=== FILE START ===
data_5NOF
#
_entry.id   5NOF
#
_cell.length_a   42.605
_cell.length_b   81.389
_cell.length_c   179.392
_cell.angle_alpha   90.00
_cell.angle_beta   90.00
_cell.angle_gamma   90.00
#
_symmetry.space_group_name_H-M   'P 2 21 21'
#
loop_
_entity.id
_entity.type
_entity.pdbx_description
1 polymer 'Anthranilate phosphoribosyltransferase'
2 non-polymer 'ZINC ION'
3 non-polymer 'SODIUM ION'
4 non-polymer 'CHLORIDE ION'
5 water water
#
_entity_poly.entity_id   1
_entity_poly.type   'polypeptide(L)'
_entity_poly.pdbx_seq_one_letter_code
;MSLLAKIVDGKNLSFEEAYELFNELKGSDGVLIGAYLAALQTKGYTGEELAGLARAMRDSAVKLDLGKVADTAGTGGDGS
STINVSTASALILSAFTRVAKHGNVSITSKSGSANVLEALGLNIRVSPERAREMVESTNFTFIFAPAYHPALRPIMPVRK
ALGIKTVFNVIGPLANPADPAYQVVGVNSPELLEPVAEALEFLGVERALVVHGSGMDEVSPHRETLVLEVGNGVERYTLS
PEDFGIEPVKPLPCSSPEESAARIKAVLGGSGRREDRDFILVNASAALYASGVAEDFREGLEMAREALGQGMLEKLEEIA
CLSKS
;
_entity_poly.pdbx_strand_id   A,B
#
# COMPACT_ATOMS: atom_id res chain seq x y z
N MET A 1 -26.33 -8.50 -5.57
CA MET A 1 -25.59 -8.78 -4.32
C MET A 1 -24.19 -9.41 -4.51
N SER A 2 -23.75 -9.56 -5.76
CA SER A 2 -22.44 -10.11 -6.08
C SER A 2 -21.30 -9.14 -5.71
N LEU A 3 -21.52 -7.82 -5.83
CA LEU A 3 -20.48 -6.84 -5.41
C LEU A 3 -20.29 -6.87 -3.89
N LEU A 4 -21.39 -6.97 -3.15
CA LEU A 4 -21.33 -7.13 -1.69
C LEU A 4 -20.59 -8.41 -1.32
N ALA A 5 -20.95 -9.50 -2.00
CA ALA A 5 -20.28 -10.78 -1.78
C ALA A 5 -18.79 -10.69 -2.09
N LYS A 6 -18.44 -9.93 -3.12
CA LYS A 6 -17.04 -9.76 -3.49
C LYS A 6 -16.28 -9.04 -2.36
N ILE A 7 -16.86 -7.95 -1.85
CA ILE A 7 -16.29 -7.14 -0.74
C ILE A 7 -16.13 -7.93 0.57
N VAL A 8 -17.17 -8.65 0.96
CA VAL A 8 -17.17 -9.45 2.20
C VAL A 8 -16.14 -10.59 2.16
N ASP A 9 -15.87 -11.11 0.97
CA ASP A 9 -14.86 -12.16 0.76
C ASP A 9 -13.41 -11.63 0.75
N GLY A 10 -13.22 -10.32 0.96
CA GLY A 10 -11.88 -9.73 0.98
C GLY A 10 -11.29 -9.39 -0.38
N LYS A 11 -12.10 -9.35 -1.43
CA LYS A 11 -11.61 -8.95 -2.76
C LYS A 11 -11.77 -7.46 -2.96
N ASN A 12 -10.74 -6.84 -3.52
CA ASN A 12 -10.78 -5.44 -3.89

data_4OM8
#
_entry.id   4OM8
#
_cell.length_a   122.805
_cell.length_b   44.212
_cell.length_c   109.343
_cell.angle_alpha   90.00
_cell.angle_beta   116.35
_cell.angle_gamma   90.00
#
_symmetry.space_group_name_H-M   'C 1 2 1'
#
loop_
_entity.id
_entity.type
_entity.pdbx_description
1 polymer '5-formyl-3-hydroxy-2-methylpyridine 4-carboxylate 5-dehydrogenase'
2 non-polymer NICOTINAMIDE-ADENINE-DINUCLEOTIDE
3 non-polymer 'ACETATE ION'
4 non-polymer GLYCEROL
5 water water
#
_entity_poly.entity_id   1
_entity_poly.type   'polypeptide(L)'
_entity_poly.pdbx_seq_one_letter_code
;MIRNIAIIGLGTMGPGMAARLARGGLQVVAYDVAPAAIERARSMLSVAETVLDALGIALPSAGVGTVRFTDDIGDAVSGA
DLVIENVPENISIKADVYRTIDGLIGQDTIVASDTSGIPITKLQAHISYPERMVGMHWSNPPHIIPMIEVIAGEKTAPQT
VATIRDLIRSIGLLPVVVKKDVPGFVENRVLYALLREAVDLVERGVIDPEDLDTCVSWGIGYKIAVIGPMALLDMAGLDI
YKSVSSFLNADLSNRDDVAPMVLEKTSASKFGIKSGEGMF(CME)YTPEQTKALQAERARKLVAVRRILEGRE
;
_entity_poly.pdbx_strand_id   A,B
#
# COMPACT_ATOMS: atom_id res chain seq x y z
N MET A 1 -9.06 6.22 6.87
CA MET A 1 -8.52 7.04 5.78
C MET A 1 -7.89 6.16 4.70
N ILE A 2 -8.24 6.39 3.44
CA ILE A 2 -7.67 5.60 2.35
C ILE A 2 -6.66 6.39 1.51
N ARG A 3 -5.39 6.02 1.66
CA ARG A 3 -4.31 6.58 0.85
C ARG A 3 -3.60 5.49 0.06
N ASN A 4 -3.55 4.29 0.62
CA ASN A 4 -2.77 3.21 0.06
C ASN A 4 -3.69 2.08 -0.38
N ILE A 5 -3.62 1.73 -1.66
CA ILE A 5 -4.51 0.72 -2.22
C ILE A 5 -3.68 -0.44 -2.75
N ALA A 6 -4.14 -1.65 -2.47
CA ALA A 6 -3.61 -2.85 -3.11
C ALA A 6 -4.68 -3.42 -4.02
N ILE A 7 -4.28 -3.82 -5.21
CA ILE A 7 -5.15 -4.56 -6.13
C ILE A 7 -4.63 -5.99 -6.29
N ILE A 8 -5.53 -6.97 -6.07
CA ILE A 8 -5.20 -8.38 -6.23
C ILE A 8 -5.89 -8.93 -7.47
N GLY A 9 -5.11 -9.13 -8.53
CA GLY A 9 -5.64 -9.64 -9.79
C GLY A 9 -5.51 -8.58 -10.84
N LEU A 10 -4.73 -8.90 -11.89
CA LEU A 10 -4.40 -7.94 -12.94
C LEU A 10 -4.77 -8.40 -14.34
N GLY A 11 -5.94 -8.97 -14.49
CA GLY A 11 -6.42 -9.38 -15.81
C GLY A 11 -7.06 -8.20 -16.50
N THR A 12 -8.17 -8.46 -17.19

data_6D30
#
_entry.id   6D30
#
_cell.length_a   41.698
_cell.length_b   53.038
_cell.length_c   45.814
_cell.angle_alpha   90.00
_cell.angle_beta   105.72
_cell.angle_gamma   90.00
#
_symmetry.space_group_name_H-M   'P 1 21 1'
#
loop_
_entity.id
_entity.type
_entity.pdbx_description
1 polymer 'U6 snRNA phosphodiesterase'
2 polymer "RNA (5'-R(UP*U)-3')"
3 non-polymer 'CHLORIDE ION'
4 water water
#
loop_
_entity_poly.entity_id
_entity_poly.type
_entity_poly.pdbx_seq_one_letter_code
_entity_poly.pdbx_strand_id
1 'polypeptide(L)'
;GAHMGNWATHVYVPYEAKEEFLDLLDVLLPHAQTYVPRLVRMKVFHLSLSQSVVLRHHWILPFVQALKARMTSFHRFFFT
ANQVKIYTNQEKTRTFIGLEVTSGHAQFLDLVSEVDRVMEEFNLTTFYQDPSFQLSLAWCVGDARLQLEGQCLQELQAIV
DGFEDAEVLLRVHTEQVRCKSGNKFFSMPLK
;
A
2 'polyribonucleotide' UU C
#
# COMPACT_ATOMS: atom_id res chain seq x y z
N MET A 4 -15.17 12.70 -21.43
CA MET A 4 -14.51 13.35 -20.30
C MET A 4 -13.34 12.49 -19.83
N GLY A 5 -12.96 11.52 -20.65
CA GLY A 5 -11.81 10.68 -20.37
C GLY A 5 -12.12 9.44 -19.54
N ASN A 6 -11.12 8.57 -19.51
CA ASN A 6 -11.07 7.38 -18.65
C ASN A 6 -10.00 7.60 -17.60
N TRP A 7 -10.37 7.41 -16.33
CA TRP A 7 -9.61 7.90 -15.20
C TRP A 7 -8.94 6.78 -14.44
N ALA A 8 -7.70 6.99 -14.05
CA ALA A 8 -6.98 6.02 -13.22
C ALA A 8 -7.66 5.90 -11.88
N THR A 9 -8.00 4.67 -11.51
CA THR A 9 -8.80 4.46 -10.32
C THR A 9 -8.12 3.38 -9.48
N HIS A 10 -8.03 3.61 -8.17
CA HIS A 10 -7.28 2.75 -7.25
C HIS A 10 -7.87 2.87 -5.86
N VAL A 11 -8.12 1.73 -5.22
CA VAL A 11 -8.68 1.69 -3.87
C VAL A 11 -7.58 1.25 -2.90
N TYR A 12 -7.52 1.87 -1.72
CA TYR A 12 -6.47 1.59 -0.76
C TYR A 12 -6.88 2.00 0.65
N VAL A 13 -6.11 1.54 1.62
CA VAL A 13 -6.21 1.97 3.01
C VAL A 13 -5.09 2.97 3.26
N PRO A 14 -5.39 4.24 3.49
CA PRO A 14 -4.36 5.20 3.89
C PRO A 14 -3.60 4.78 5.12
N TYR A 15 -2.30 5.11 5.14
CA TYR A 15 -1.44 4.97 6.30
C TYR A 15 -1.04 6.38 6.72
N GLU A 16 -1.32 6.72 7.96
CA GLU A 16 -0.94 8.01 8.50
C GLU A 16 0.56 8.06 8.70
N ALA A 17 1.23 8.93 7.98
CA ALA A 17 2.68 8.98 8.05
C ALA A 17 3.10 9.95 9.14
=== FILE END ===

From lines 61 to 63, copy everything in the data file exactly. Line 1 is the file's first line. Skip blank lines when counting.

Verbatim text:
CA ASP A 9 -14.86 -12.16 0.76
C ASP A 9 -13.41 -11.63 0.75
N GLY A 10 -13.22 -10.32 0.96